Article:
- Fecal Incontinence
|Impact of Obesity on Disease Activity and Patient-Reported Outcomes Measurement Information System (PROMIS) in Inflammatory Bowel Diseases
Jain A1, Nguyen NH2, Proudfoot JA3, Martin CF1, Sandborn WJ2, Kappelman MD4, Long MD1, Singh S2,5. Am J Gastroenterol. 2019 Mar 11. doi: 10.14309/ajg.0000000000000197. [Epub ahead of print]
1 Division of Gastroenterology and Hepatology, University of North Carolina at Chapel Hill, Chapel Hill, North Carolina, USA.
2 Division of Gastroenterology, University of California San Diego, La Jolla, California, USA.
3 Biostatistics Unit, Altman Clinical and Translational Research Institute, University of California San Diego, La Jolla, California, USA.
4 Division of Pediatric Gastroenterology and Hepatology, University of North Carolina at Chapel Hill, Chapel Hill, North Carolina, USA.
5 Division of Biomedical Informatics, University of California San Diego, La Jolla, California, USA.
INTRODUCTION: We conducted a cohort study on the impact of obesity on disease activity and Patient-Reported Outcomes Measurement Information System (PROMIS) measures in the inflammatory bowel disease (IBD) Partners cohort.
METHODS: We performed a cross-sectional and longitudinal study within IBD Partners, an internet-based cohort of >15,000 patients living with Crohn's disease (CD) and ulcerative colitis (UC). We included adult patients with IBD, with recorded body mass index (BMI), with at least 6 months of follow-up, excluding patients with BMI < 18.5 kg/m. We evaluated the independent effect of World Health Organization classes of obesity on risk of clinical relapse or persistent disease activity (using validated disease activity indexes) and PROMIS measures, using multivariate logistic regression and linear regression, respectively.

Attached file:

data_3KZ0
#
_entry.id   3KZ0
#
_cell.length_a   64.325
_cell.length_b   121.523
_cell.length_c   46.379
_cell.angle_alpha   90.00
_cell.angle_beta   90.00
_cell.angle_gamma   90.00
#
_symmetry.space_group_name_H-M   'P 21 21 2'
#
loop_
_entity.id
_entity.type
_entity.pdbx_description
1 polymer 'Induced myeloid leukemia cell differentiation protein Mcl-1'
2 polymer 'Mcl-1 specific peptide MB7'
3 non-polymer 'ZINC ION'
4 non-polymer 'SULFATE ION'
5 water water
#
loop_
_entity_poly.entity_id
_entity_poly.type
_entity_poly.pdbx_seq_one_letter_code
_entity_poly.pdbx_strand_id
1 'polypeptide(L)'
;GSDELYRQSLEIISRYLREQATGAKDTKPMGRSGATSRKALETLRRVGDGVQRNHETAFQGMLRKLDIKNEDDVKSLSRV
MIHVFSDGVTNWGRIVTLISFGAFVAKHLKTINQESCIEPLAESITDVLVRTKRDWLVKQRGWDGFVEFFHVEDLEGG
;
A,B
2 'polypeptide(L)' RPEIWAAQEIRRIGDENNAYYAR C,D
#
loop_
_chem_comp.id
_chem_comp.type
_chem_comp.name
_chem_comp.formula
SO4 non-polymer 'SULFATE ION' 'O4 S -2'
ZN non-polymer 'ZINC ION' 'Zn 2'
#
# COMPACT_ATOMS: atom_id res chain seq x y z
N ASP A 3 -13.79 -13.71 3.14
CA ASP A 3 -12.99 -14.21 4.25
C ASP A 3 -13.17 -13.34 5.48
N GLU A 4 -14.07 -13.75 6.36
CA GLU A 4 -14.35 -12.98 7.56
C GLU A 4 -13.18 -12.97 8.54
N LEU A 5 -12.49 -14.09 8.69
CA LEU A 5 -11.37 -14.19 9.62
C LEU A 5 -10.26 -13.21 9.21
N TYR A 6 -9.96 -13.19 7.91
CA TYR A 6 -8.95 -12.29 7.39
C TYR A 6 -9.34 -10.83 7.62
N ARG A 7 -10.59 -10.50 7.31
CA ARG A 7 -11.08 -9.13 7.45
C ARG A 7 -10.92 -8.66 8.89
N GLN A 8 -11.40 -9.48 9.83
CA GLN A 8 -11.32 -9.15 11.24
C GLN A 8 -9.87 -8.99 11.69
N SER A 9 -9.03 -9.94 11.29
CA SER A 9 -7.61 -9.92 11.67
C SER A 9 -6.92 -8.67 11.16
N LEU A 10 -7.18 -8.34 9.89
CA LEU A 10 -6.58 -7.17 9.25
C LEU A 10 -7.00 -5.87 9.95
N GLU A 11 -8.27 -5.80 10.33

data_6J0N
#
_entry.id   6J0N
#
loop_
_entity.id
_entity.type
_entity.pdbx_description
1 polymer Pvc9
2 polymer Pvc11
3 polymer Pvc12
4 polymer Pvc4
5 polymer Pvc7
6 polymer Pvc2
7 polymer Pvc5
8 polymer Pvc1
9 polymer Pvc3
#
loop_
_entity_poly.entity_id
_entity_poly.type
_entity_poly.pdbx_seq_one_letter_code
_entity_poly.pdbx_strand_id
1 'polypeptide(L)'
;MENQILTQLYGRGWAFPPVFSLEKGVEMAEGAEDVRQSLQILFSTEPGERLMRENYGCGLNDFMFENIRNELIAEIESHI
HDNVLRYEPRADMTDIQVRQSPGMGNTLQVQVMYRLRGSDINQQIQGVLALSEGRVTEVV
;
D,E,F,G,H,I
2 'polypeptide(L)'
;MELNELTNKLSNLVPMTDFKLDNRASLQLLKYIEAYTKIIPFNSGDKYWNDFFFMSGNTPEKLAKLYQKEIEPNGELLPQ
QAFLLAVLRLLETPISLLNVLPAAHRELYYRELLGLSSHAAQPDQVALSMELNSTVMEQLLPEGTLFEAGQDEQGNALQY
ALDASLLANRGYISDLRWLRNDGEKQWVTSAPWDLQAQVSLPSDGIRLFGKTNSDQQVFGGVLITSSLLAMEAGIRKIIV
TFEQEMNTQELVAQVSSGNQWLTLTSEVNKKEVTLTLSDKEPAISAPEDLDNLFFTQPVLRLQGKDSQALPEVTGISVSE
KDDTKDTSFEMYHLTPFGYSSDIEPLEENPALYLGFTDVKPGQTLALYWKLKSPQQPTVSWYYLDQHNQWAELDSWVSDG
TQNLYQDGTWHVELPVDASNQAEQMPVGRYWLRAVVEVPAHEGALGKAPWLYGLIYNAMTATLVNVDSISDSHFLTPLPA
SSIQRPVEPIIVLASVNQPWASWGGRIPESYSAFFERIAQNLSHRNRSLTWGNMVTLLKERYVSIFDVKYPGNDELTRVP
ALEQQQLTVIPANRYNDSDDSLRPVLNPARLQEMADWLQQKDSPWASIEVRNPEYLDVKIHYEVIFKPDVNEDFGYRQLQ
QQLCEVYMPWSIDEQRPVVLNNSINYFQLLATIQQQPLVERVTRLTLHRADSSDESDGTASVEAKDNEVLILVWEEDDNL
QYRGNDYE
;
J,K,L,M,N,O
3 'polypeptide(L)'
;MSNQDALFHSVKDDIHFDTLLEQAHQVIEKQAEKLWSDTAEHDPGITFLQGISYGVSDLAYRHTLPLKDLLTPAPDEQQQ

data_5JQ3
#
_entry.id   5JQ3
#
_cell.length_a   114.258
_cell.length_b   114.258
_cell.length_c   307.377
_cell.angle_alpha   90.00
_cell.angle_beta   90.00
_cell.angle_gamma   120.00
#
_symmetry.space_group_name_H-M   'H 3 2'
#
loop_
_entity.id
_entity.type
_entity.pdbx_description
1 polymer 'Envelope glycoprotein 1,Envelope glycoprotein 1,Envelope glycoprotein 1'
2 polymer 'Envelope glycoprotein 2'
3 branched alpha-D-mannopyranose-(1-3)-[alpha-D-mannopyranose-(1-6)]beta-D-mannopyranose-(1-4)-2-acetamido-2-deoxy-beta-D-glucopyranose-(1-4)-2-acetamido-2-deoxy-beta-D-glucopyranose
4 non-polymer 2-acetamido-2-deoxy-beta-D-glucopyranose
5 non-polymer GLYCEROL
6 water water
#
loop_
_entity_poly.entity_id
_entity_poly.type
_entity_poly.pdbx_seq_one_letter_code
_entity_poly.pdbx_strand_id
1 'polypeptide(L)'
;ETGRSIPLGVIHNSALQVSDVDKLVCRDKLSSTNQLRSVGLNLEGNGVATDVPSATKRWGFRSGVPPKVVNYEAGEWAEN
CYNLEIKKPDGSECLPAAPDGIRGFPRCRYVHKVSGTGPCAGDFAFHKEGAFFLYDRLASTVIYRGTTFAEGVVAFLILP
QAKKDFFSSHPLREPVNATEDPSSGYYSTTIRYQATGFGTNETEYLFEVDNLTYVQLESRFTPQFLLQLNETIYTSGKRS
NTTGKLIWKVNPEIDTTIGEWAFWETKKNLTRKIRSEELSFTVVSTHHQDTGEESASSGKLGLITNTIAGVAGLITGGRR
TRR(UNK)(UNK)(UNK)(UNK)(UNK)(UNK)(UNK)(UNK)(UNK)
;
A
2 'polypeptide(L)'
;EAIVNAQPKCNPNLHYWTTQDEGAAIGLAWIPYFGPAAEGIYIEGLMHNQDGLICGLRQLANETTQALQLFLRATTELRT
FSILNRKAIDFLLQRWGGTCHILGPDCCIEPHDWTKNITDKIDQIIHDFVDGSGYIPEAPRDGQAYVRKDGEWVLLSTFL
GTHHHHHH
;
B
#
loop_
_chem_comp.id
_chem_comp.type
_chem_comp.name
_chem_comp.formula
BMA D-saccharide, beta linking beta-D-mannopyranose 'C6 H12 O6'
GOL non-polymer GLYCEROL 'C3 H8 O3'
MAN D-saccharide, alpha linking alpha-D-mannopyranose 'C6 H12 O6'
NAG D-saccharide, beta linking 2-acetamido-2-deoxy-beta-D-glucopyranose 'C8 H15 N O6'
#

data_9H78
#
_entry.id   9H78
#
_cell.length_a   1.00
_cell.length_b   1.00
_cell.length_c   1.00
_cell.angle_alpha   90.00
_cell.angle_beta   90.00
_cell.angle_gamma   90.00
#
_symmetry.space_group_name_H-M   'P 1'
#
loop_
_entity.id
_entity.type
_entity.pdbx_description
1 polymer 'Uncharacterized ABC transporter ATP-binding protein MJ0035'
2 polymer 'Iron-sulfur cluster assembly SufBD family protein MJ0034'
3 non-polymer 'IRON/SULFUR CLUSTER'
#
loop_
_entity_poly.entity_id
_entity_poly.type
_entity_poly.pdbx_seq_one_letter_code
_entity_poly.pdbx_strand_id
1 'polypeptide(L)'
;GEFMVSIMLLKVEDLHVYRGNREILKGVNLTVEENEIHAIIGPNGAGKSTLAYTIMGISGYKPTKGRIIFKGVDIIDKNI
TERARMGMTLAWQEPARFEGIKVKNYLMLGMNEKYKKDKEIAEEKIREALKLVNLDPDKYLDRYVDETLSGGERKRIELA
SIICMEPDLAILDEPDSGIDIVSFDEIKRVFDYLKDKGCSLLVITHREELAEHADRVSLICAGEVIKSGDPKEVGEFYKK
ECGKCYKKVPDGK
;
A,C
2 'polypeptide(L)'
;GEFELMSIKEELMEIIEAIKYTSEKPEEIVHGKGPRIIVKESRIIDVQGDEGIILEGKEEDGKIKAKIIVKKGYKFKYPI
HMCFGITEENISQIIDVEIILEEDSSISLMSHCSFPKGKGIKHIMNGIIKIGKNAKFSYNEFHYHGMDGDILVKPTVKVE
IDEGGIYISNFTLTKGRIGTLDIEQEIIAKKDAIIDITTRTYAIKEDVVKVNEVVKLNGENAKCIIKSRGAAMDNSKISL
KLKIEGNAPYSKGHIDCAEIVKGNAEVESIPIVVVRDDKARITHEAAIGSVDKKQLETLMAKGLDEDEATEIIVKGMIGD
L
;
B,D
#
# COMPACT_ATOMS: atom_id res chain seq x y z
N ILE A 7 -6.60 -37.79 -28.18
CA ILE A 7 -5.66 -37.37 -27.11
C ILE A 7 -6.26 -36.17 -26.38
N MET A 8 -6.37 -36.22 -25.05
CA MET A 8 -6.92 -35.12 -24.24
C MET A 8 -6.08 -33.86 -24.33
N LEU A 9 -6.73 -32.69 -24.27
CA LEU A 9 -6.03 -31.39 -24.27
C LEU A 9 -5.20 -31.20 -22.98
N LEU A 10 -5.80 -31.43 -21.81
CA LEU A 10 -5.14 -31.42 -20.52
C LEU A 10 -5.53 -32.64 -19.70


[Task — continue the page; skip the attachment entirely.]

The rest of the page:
RESULTS: We included 7,296 patients with IBD (4,748 patients with CD, 19.5% obese; 2,548 patients with UC with intact colon, 20.3% obese). Obesity was independently, and in a dose-dependent fashion, associated with an increased risk of persistent disease activity or relapse in both patients with CD (class II or III obesity vs normal BMI: adjusted odds ratio, 1.86; 95% confidence interval, 1.30-2.68) and UC (adjusted odds ratio, 2.97; 95% confidence interval, 1.75-5.17). Obesity was also independently associated with higher anxiety, depression, fatigue, pain, and inferior social function scores in patients with CD and UC at baseline and with worsening depression, fatigue, pain, and social function in patients with CD on longitudinal assessment.
CONCLUSIONS: Obesity at baseline is independently associated with worsening disease activity and PROMIS measures in patients with IBD.